But another type of apologetics (defending the faith) is called pre-suppositional apologetics. Basically what you try to do here, is to gently show how the unbeliever already believes to some agree, but simply is suppressing that belief (Romans 1). So one would seek to find ways which the unbeliever's beliefs and actions are inconsistent with what they say the believe, and are more representative of what Christians believe.

One example that I've used before is the fact that all people deem human beings more important than animals. This is because God has made us in His image. At some level, everyone does believe this, though not everyone of course profess this. In fact, folks will certainly say-and rightly so-that if there is no God, then there is no way that you can say a person has worth more than an animal, or mosquito for that matter. Human beings don't have an inherit worth because we all come from the same place.

However, no one really lives this way, because at some level, they don't really believe this. I've often said that if a pit bull and person are each fighting for their lives, guess which one will be shot first? The pit bull, because dogs have less value than people. Most likely, even a PETA member would shoot the dog before it killed the person.

Here's a story where this just happened. Unfortunately the dog wasn't shot earlier, or better yet, the dog wasn't the family pet, so the woman wouldn't be in critical condition with the prospect of losing her arm.

Now does this "prove" anything? No it doesn't necessarily "prove" anything. But it is an indication that folks can't really live out a Darwinistic world-view. Folks in some way do believe human beings are in some way created in the image of God and have inherent worth.Link

Tuesday, September 15, 2009

idols and spray paint

One of the things God has been teaching me lately-the Rays 11 game losing streak has been one of the vehicles-is to care less about the outcome of sporting events. Here's an example of some fans going a bit overboard after a loss, seeking retribution against the very player that cost "them" (as though they were on the team) the game. They've not attained to the level of soccer fans yet (they would have killed the poor lad), but certainly display for us a clear picture of hearts worshiping the wrong god.

When something blocks (in this case a fumble) us from getting what we worship (victory in football), we get angry. Sometimes we spray-paint, sometimes we bottle it up. One way to diagnose our idols is to examine what gets us really angry or depressed, regardless of how we act on it (cussing, spray-painting, harboring grudges, etc....). That anger or depression is often a sign that our life-line to the idol is being blocked.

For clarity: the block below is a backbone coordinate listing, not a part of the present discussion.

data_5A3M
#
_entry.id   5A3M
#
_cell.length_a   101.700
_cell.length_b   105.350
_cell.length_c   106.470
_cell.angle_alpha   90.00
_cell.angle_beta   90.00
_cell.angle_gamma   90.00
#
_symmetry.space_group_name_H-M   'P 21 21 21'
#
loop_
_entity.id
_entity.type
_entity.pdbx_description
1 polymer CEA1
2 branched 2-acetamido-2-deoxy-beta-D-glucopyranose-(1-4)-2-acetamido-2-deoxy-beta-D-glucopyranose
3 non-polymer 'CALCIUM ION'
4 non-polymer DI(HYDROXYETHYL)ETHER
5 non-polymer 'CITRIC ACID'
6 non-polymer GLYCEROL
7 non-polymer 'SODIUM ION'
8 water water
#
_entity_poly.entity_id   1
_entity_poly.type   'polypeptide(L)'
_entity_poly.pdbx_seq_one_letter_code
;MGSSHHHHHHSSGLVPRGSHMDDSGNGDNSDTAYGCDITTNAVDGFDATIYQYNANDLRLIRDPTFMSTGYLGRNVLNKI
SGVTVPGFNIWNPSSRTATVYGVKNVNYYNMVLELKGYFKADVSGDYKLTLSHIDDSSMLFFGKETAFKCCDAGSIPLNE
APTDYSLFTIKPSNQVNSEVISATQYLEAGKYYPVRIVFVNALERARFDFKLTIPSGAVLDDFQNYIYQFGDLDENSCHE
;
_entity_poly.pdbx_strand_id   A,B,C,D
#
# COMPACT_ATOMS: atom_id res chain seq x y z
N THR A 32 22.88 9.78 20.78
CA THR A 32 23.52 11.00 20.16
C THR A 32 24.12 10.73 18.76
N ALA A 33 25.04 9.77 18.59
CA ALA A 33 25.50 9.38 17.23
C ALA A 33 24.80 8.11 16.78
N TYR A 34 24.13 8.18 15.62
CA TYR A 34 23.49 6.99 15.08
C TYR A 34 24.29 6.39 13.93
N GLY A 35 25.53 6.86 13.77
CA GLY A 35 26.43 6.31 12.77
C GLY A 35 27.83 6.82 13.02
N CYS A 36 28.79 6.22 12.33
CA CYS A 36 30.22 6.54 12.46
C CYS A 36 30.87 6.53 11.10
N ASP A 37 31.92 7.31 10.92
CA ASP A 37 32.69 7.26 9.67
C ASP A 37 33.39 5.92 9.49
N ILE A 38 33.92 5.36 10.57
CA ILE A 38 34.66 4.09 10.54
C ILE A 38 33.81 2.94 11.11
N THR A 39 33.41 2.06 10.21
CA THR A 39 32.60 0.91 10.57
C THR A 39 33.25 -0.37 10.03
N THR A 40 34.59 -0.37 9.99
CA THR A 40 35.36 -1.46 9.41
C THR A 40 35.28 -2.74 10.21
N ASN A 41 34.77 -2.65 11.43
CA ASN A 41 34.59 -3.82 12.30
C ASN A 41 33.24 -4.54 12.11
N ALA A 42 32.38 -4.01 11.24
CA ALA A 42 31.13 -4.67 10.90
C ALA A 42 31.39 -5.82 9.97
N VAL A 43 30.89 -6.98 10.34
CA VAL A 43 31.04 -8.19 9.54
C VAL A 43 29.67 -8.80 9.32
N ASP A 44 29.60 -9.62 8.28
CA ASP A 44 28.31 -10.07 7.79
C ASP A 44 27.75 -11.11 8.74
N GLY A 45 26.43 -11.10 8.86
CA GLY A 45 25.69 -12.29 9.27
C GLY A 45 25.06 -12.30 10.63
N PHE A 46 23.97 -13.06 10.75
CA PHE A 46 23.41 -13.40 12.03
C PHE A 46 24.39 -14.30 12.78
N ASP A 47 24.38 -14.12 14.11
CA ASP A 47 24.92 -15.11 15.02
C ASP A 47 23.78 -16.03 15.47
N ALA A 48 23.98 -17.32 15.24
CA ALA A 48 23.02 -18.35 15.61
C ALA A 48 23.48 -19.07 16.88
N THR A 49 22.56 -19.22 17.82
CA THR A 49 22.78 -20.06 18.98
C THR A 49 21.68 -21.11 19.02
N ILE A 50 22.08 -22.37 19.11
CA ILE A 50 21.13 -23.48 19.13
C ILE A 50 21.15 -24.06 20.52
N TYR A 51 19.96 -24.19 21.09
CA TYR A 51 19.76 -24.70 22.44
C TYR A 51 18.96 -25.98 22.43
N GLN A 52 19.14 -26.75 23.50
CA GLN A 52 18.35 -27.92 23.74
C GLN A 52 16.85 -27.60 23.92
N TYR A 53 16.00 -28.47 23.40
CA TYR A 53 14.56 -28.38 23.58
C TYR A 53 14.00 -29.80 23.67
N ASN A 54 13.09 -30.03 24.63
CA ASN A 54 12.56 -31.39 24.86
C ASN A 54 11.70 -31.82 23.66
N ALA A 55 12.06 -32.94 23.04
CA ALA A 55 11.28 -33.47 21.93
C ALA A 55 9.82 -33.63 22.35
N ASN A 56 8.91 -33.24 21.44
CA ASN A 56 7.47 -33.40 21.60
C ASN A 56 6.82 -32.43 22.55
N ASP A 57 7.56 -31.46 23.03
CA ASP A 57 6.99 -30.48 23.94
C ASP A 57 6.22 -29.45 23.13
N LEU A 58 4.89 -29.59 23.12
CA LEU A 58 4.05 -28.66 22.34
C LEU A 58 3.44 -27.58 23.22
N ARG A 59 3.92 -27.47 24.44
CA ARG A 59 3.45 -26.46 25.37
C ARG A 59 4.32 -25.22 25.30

Wednesday, September 9, 2009

They need to hear this message! Should we pray for others?

The other day I in church I heard the word preached and found one small part of the message to be very suitable to a specific individual or two in the congregation. So I offered up a quick prayer to the Holy Spirit. I really desired for the parties to be convicted and return to the stream of living water instead of fetching water from broken and empty wells. Was this a wrong thing to do?

You may have heard it said before, "Don't think THEY need to hear this message, because YOU need to hear it."And that is true, but it is only partly true. It is true because I need to hear the gospel and its applications every week. But again, this is far too simplistic.

For instance, if a pastor is preaching on the importance of being regular in corporate worship (which we'll always preach b/c to be among God, His Word, His people is absolutely necessary-you won't grow if all three aren't in place), and someone who doesn't value coming to church hasn't heard this, then we ought to wish, pray for, and follow up with them. Or there could be someone involved in adultery, stealing, lying, and we should pray briefly for them.

Now here's the danger.

The danger in thinking that someone else needs to hear a message is that you can tend to think ONLY someone else needs to hear it, but that YOU don't need to. Even if I'm not literally unfaithful to my wife, I still commit adultery in my heart with lust, and all sin is described in general as spiritual adultery (Ezek 16:2, Matt 12:39, James 4:4). I should pray for myself when I pray for others.